Wednesday, July 7, 2021

Vergilius Vaticanus

The Vatican Apostolic Library has digitalized one of two oldest surviving Late Antique manuscripts - which contains parts of the Virgil's works collection (originally the manuscript might have contained the entire Aeneid, Georgics, and Ecolgues) - nice Wiki page in French. Publius Vergilius Maro(70BC-19BC)- Roman poet writing in the Homeric epic traditions - if you have studied Latin or planing to study it, then  Vergilius' works may be part of the study and enjoyment of the Latin literature.

I have corralled some horses and riders from the manuscript - end of IV century AD Romans and their mythical history.

the entrance to the Elysian Fields

Roman imperial imagery - Trojans and king Latinus on the throne

the other Roman manuscript held at the Vatican Library is the so called Vergilius Romanu - here a scholarly article on this late Roman manuscript.  
Nota bene, two  libre books, from my most favorite museum - MET, The Age of Spirituality - a catalogue of exhibit held at the MET in 1977-78 season; and the collection of articles of The Age of Spirituality, A Symposium. So if you wondering about the Late Rome and her art etc , then these works provide  rather easy access to 'pre-end of history' scholarship and commentary. 



Dario T. W. said... - Aeneid,
P. Vergilius Maro, Georgicon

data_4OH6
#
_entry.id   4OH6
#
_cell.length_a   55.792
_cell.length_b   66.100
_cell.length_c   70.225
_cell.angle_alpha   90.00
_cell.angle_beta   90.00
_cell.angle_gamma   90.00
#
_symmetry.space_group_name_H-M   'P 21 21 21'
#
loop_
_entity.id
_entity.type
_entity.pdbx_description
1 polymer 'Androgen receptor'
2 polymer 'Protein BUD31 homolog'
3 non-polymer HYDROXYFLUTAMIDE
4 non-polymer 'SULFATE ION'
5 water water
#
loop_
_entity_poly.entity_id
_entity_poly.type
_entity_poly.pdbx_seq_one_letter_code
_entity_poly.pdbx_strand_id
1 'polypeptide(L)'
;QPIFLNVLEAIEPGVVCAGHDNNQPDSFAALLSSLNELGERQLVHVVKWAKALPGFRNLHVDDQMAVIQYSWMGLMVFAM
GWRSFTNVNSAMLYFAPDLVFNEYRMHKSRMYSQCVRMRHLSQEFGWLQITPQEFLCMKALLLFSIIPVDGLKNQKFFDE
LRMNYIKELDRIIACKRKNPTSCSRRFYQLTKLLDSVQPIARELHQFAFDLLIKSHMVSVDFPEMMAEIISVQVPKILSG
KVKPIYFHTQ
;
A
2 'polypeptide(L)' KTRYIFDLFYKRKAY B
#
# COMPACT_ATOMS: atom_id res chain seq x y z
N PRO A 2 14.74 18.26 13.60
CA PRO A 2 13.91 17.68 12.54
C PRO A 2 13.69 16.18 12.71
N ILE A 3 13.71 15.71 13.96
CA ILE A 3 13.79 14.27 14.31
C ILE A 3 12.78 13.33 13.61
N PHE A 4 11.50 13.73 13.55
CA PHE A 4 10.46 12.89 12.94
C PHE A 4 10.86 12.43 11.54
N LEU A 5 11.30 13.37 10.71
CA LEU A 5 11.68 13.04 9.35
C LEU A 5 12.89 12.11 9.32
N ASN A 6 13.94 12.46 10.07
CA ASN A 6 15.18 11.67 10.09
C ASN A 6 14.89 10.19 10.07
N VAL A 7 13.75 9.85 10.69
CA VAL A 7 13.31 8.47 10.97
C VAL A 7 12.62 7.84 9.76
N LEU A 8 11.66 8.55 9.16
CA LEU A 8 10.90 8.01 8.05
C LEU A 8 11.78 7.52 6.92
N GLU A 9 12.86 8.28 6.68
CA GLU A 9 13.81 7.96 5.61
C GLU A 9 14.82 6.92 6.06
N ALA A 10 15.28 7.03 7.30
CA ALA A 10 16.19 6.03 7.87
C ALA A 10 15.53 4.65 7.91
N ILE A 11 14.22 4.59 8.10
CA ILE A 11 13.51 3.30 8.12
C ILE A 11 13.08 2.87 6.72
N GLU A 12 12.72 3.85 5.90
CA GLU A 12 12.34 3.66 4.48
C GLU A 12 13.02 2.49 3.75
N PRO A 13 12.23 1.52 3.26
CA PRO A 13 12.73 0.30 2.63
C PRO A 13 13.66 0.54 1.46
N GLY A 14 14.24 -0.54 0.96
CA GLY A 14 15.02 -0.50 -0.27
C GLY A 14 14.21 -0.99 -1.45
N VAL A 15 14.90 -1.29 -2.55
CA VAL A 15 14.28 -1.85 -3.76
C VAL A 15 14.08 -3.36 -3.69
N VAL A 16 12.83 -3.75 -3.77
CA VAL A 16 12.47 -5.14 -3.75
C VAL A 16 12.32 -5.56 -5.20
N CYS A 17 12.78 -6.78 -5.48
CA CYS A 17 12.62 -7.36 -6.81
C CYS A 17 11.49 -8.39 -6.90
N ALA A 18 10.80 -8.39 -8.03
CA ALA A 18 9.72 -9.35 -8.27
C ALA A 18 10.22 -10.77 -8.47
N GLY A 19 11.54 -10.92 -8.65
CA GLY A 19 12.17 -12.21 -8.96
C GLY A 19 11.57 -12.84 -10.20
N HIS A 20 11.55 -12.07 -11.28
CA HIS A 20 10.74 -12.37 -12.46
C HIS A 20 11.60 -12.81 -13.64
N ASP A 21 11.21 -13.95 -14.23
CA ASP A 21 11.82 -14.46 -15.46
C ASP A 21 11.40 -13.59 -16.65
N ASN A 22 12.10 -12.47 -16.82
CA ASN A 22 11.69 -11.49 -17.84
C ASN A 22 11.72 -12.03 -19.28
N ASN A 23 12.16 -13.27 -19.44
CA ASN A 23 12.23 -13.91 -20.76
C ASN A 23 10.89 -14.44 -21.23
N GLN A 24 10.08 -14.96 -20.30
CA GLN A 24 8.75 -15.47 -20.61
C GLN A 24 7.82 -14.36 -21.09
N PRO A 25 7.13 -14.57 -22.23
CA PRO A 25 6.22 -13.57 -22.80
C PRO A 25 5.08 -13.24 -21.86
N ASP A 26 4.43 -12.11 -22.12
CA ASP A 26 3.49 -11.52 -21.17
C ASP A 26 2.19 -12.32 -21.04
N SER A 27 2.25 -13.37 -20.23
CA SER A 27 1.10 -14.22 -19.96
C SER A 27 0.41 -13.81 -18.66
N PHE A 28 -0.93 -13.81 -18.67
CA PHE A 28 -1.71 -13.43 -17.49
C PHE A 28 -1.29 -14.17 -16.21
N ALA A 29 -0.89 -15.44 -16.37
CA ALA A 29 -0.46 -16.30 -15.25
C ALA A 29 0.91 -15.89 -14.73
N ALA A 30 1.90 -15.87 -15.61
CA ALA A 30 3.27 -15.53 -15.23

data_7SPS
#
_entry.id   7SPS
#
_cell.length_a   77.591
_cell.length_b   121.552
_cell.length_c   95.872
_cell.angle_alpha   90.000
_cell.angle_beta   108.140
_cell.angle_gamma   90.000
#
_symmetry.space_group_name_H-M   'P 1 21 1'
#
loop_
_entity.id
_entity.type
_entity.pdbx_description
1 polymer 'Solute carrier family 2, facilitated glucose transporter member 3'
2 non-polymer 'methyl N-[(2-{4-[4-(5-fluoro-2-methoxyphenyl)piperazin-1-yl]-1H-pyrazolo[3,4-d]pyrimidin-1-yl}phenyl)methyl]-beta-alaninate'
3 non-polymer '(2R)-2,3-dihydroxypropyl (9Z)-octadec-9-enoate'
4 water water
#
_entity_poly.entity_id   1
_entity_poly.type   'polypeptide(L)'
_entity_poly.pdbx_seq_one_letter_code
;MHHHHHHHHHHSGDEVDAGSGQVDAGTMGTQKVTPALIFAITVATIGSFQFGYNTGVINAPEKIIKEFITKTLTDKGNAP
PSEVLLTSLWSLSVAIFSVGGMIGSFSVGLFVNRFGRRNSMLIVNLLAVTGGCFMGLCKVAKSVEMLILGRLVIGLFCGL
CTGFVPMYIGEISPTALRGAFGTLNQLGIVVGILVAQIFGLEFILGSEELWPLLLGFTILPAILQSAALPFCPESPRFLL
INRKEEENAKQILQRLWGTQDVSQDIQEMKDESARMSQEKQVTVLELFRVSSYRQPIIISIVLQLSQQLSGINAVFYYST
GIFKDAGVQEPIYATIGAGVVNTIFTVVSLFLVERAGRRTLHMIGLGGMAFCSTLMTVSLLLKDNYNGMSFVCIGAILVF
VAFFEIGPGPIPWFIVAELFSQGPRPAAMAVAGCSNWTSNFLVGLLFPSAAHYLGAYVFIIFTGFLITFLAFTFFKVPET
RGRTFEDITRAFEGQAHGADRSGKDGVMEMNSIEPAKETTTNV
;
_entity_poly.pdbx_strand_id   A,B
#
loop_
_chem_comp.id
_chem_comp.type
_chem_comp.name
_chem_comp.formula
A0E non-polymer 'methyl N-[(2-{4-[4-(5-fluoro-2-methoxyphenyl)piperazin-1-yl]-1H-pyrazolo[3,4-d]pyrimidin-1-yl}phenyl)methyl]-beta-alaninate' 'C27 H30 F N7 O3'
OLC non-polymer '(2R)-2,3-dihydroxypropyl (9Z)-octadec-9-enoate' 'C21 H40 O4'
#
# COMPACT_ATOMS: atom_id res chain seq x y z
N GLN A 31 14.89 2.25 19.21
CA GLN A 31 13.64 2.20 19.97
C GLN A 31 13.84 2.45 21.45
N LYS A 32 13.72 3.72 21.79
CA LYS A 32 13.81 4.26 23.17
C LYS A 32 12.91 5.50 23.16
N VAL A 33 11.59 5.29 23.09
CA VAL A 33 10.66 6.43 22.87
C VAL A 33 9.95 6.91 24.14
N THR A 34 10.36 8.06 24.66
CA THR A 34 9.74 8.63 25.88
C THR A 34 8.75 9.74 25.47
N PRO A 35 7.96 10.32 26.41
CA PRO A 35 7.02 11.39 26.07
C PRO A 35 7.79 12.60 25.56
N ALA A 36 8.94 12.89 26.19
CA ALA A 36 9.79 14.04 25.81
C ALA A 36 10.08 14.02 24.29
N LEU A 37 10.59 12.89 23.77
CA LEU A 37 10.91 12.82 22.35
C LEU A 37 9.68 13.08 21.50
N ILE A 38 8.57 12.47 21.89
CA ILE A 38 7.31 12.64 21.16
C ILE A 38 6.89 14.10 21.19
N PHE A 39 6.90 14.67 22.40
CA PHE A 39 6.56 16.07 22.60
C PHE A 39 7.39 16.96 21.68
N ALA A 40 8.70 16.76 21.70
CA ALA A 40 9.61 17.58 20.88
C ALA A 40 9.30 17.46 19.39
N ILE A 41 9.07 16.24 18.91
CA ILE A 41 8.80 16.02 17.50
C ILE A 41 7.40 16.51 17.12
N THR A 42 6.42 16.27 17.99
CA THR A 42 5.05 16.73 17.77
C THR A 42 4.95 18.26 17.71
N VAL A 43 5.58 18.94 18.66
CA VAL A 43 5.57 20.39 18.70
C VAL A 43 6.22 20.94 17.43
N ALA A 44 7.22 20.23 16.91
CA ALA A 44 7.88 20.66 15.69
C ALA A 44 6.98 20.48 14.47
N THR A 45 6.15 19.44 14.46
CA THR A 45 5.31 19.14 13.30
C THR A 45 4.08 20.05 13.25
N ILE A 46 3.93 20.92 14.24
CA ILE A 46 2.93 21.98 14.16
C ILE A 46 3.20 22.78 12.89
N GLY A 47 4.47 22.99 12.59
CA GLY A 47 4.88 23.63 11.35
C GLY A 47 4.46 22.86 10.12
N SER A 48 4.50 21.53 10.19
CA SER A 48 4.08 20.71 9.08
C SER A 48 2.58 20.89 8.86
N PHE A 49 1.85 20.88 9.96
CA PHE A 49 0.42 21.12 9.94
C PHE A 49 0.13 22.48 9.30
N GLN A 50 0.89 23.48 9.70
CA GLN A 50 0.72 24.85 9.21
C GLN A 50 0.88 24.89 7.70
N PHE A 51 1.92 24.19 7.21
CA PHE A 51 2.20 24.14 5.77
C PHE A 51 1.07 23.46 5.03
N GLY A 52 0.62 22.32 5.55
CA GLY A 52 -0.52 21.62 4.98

P. Vergilius Maro, Eclogues

Dario T. W. said...
O formose puer, nimium ne crede colori.
Trust not too much to that enchanting face;
Beauty's a charm, but soon the charm will pass.
Book II, line 17 (tr. John Dryden)

Omnia vincit Amor; et nos cedamus Amori.
Love conquers all; let us, too, yield to Love!
Book X, line 69 (tr. Fairclough)

Amor omnibus idem.
Love is lord of all, and is in all the same.
Book III, lines 242–244 (tr. John Dryden).

Durate, et vosmet rebus servate secundis.
Endure, and keep yourselves for days of happiness.
Line 207 (tr. Fairclough); spoken by Aeneas.
John Dryden's translation:

Endure the hardships of your present state,
Live, and reserve yourselves for better fate.

Semper honos nomenque tuum laudesque manebunt.
Your honor, your name, your praise will live forever.
Line 609 (tr. Fagles); Aeneas to Dido.

Stat sua cuique dies, breve et inreparabile tempus
Omnibus est vitae; sed famam extendere factis,
Hoc virtutis opus.
Every man's last day is fixed.
Lifetimes are brief and not to be regained,
For all mankind. But by their deeds to make
Their fame last: that is labor for the brave.
Lines 467–469 (tr. Robert Fitzgerald)